• 6
    Note that 'lowercase with hyphens' has some problems in XSLT. Specifically it is easy to confuse a node called, say, 'year-from-age' with a formula 'year - age' (e.g. subtract age from year) Aug 20, 2013 at 7:38
  • 3
    @RichardKennard Is that confusion only possibly at the human level? For xslt the spaces required(?) around the operator provide a clear and unambiguous distinction, correct? Sep 18, 2013 at 12:08
  • 2
    @KarlKieninger that's true, but confusion at the human level is a significant concern, IMHO. See my expanded answer below. Sep 21, 2013 at 3:27

Not that it matters, but I've always been partial to PascalCase for Elements and camelCase for attributes:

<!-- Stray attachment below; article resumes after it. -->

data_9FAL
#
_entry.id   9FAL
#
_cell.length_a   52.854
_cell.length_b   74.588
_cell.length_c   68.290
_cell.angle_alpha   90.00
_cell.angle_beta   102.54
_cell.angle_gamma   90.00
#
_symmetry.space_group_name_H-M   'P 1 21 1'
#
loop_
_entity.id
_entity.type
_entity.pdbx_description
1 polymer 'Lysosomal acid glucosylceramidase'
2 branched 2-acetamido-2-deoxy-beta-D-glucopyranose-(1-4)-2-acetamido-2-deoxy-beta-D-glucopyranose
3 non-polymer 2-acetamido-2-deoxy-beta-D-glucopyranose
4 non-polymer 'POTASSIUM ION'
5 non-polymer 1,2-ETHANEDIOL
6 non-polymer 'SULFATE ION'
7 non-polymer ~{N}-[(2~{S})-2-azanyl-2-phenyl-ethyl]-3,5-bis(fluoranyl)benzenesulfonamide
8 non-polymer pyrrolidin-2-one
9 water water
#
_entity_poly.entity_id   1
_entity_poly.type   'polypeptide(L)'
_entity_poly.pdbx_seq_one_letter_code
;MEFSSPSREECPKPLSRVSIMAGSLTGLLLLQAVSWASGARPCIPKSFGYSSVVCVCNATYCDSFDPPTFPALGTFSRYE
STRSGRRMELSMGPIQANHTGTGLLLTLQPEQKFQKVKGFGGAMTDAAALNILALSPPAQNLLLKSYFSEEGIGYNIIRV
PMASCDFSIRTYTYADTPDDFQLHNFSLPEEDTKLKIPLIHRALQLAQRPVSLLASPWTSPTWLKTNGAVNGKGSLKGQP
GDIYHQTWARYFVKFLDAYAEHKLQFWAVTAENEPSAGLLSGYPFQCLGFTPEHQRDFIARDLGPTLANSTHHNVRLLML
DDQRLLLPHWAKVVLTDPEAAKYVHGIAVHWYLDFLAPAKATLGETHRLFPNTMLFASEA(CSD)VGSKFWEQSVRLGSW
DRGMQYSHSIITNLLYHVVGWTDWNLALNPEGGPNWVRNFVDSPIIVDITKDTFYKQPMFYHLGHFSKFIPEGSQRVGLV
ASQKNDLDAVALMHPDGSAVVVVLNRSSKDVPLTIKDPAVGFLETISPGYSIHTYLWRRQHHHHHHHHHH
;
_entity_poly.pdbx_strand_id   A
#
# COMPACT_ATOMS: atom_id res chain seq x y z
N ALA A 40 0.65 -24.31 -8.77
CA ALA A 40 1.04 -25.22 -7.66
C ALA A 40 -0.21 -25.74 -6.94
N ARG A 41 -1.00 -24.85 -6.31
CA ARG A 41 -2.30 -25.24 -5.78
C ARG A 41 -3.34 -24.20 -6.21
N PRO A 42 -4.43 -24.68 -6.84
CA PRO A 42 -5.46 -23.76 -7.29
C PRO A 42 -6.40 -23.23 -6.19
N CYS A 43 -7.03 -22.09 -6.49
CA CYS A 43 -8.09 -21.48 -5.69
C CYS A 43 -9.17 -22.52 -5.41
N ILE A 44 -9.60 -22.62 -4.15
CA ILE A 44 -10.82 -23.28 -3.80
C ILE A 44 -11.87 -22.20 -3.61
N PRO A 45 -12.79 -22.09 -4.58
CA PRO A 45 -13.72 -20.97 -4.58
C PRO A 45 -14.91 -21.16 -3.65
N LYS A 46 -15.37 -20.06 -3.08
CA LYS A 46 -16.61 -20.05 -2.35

<ParentElement attributeId="1">
    <ChildElement attributeName="foo" />

There is no formal recommendation.

Since XML was designed with the twin purposes of holding documents and exchanging information between disparate systems, it was designed so as to be able to match the applications using it.

So .Net XML tends to use ProperCasing (witness XAML), while other XML will use camelCasing, python_conventions, dot.naming, and even COBOL-CONVENTIONS. The W3C seems to like lower-case-with-dashes-quite-a-bit (e.g. XSLT) or justlowercasewordssmashedtogether (e.g. MathML).

I like all lower case and no underscores, since that means less use of the [Shift] key, and my fingers are a little lazy. :)

  • 2
    It seems that if it had the purpose of "exchanging information" then a standard for naming conventions would be absolutely desired. This would also apply to any documents used by more than one specific implementation (e.g. that were not one-off serializations).
    – user166390